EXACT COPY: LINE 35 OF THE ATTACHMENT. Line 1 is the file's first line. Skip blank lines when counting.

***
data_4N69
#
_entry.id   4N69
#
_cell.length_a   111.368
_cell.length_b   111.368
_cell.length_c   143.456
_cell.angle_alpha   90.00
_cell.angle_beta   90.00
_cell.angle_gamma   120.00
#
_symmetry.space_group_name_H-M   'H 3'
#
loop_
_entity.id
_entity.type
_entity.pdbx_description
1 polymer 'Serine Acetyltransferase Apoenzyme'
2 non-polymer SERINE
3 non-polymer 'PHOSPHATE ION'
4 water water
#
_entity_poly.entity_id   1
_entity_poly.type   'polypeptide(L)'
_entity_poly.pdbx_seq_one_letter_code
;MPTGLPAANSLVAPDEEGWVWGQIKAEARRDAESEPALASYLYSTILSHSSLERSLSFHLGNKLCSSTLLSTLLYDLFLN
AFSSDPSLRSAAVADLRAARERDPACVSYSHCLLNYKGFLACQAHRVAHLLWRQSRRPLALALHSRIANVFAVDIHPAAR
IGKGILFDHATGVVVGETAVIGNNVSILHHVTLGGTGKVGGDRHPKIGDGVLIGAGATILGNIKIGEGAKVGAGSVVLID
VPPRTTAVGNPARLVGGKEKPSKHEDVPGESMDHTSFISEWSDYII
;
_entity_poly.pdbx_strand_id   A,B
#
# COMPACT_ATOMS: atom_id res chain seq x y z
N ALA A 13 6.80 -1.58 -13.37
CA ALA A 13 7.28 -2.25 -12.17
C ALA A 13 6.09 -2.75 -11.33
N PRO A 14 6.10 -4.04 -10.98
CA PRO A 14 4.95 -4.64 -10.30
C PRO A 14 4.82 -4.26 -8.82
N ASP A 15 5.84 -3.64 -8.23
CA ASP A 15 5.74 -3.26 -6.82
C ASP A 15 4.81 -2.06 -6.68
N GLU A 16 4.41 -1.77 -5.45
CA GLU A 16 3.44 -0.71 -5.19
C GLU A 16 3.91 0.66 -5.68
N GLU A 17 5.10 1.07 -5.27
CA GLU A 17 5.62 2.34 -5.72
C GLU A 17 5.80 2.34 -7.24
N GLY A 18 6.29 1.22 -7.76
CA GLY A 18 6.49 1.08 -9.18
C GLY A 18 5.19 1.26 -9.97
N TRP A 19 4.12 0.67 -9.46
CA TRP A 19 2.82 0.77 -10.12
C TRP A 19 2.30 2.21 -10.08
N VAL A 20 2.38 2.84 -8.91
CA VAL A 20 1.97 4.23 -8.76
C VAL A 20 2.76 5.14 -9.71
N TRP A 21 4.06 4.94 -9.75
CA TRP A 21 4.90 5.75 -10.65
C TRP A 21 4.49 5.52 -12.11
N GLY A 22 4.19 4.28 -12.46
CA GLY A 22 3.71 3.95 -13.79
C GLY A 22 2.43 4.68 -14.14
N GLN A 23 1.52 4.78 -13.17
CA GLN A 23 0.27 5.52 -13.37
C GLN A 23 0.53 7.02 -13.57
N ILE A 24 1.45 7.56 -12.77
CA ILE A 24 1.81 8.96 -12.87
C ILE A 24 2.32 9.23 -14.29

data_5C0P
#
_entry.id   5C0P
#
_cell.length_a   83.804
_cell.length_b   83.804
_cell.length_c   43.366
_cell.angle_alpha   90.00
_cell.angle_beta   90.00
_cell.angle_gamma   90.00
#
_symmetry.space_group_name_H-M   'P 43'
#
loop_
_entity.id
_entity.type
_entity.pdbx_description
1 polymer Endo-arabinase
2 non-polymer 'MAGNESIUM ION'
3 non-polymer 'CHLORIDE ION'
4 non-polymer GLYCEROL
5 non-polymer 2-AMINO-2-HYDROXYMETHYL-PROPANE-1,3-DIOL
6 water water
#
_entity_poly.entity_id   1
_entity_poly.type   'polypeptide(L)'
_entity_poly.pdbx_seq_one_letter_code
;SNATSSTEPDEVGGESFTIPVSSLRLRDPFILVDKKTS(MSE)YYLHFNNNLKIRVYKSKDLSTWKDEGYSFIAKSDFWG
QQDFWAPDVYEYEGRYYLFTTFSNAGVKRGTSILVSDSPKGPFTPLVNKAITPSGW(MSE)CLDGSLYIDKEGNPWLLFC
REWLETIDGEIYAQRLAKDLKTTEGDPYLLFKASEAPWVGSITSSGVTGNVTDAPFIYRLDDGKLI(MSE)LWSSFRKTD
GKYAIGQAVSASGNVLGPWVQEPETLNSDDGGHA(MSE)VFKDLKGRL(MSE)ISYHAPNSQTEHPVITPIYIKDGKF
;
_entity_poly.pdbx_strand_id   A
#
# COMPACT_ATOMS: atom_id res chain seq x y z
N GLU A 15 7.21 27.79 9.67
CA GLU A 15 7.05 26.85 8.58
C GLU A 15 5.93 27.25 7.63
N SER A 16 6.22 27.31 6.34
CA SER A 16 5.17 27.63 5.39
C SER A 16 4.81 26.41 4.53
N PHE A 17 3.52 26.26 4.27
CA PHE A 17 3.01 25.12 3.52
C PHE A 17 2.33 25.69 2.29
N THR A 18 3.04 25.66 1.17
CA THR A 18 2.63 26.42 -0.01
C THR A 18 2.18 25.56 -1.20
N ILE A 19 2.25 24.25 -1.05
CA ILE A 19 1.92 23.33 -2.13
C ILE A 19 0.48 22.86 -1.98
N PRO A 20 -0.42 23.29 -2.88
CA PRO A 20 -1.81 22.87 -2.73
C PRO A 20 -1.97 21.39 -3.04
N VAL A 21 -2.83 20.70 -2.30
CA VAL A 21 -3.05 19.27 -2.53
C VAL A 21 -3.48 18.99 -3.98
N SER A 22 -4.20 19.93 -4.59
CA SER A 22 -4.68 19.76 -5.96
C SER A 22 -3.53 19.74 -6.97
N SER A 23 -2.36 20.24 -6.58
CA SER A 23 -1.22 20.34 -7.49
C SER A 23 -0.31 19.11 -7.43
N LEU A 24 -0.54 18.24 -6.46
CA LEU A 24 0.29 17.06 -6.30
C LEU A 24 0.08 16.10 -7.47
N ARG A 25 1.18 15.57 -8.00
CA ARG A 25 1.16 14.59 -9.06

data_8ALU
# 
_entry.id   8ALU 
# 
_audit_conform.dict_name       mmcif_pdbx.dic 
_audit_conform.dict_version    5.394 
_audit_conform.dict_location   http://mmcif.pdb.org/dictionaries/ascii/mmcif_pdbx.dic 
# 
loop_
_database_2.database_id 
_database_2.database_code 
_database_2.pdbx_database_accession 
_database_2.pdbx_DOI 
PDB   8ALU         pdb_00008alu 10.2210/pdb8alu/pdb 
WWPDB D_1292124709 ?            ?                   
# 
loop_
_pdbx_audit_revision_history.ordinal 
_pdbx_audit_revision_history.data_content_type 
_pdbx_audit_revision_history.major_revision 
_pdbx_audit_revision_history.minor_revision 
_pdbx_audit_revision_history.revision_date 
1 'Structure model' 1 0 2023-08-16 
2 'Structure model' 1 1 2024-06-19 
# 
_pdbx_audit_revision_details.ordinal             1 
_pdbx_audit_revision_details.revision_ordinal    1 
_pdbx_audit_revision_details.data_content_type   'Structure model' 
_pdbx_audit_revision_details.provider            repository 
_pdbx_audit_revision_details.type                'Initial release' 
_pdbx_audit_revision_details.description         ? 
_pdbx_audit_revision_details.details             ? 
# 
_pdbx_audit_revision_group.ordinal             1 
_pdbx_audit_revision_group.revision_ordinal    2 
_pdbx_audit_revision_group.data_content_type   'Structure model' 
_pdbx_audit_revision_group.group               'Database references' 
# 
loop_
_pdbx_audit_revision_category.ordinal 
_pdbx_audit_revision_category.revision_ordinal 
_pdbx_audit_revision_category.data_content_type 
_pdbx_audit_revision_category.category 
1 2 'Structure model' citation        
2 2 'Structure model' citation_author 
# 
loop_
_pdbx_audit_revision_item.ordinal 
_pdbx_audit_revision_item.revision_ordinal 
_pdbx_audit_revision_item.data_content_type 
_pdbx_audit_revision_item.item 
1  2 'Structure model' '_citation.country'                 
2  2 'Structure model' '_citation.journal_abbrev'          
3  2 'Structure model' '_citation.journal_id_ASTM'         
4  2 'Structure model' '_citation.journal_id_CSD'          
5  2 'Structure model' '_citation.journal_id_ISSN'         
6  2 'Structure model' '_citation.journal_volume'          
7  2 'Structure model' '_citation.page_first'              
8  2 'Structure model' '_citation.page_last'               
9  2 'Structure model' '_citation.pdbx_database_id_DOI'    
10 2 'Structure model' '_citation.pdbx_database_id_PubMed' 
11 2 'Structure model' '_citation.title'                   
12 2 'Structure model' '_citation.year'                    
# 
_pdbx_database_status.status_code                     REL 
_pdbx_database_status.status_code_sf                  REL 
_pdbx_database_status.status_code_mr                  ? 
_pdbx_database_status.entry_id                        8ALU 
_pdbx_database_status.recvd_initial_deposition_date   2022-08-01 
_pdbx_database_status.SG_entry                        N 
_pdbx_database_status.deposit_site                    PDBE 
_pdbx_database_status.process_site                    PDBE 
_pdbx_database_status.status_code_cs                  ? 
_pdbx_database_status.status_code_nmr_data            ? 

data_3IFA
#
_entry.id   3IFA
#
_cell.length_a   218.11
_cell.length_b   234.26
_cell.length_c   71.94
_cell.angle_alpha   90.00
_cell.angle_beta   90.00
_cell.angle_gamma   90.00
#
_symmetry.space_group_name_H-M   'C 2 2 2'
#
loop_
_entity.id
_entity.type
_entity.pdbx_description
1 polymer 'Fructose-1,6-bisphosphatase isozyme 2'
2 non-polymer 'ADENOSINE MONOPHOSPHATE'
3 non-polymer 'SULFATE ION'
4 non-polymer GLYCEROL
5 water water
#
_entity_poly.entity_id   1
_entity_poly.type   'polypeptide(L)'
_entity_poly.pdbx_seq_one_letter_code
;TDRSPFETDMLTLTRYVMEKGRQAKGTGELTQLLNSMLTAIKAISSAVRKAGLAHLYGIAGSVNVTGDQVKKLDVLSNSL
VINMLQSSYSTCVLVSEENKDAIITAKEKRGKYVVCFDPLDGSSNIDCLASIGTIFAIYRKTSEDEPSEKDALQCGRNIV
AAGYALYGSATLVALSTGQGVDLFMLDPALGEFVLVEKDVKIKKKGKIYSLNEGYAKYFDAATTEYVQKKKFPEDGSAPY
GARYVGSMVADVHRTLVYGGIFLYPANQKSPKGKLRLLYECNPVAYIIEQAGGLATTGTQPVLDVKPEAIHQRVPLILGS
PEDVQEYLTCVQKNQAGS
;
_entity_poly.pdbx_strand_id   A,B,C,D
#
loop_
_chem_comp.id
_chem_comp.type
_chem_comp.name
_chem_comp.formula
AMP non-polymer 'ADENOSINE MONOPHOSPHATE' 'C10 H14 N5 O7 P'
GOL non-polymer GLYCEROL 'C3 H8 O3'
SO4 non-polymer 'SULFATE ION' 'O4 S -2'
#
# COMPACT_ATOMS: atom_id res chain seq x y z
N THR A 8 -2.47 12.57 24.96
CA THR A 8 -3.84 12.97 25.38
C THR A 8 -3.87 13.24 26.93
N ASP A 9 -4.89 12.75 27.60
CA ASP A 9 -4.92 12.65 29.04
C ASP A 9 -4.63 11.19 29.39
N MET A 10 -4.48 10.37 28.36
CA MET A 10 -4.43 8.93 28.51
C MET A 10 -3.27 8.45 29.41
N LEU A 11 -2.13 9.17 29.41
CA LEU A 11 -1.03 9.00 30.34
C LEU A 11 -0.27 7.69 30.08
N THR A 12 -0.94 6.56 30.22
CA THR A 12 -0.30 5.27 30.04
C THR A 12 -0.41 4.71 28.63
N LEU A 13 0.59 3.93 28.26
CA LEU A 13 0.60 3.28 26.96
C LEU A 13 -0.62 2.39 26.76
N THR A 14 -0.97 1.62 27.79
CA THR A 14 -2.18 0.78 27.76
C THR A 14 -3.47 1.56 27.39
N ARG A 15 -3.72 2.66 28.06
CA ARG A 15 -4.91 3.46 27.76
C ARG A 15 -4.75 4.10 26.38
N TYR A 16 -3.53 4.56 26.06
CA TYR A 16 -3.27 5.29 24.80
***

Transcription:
CA ALA A 13 7.28 -2.25 -12.17